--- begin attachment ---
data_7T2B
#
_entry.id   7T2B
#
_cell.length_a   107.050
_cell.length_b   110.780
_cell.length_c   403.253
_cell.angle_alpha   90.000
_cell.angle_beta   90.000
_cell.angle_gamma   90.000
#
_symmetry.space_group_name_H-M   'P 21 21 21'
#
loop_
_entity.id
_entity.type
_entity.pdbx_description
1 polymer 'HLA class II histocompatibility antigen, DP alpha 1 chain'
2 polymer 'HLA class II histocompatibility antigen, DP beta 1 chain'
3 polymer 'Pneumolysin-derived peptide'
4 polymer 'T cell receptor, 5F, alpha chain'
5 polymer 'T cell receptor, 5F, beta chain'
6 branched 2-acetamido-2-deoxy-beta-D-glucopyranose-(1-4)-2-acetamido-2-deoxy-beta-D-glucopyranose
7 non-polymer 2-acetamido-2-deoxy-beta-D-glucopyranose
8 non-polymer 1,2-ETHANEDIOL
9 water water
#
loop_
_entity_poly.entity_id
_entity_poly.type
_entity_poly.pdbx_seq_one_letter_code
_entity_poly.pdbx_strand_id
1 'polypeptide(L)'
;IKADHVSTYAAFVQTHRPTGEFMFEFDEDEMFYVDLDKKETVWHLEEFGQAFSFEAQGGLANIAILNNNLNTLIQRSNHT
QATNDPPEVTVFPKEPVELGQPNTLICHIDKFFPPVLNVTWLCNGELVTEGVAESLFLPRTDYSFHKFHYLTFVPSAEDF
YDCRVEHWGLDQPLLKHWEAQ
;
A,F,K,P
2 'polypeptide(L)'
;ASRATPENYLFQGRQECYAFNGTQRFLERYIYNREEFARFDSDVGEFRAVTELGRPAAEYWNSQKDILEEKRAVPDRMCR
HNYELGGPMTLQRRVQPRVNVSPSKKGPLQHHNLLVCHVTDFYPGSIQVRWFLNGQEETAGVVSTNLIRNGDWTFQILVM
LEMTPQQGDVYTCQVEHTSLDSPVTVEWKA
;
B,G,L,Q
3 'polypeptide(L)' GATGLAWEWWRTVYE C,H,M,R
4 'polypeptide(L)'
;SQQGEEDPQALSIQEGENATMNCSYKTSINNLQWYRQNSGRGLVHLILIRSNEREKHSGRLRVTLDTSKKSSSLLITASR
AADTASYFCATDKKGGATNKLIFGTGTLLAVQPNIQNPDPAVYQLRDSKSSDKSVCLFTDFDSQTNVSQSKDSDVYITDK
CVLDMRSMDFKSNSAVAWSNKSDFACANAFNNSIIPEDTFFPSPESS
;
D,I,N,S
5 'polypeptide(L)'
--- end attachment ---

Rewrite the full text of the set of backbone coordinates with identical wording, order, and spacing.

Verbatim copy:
data_7T2B
#
_entry.id   7T2B
#
_cell.length_a   107.050
_cell.length_b   110.780
_cell.length_c   403.253
_cell.angle_alpha   90.000
_cell.angle_beta   90.000
_cell.angle_gamma   90.000
#
_symmetry.space_group_name_H-M   'P 21 21 21'
#
loop_
_entity.id
_entity.type
_entity.pdbx_description
1 polymer 'HLA class II histocompatibility antigen, DP alpha 1 chain'
2 polymer 'HLA class II histocompatibility antigen, DP beta 1 chain'
3 polymer 'Pneumolysin-derived peptide'
4 polymer 'T cell receptor, 5F, alpha chain'
5 polymer 'T cell receptor, 5F, beta chain'
6 branched 2-acetamido-2-deoxy-beta-D-glucopyranose-(1-4)-2-acetamido-2-deoxy-beta-D-glucopyranose
7 non-polymer 2-acetamido-2-deoxy-beta-D-glucopyranose
8 non-polymer 1,2-ETHANEDIOL
9 water water
#
loop_
_entity_poly.entity_id
_entity_poly.type
_entity_poly.pdbx_seq_one_letter_code
_entity_poly.pdbx_strand_id
1 'polypeptide(L)'
;IKADHVSTYAAFVQTHRPTGEFMFEFDEDEMFYVDLDKKETVWHLEEFGQAFSFEAQGGLANIAILNNNLNTLIQRSNHT
QATNDPPEVTVFPKEPVELGQPNTLICHIDKFFPPVLNVTWLCNGELVTEGVAESLFLPRTDYSFHKFHYLTFVPSAEDF
YDCRVEHWGLDQPLLKHWEAQ
;
A,F,K,P
2 'polypeptide(L)'
;ASRATPENYLFQGRQECYAFNGTQRFLERYIYNREEFARFDSDVGEFRAVTELGRPAAEYWNSQKDILEEKRAVPDRMCR
HNYELGGPMTLQRRVQPRVNVSPSKKGPLQHHNLLVCHVTDFYPGSIQVRWFLNGQEETAGVVSTNLIRNGDWTFQILVM
LEMTPQQGDVYTCQVEHTSLDSPVTVEWKA
;
B,G,L,Q
3 'polypeptide(L)' GATGLAWEWWRTVYE C,H,M,R
4 'polypeptide(L)'
;SQQGEEDPQALSIQEGENATMNCSYKTSINNLQWYRQNSGRGLVHLILIRSNEREKHSGRLRVTLDTSKKSSSLLITASR
AADTASYFCATDKKGGATNKLIFGTGTLLAVQPNIQNPDPAVYQLRDSKSSDKSVCLFTDFDSQTNVSQSKDSDVYITDK
CVLDMRSMDFKSNSAVAWSNKSDFACANAFNNSIIPEDTFFPSPESS
;
D,I,N,S
5 'polypeptide(L)'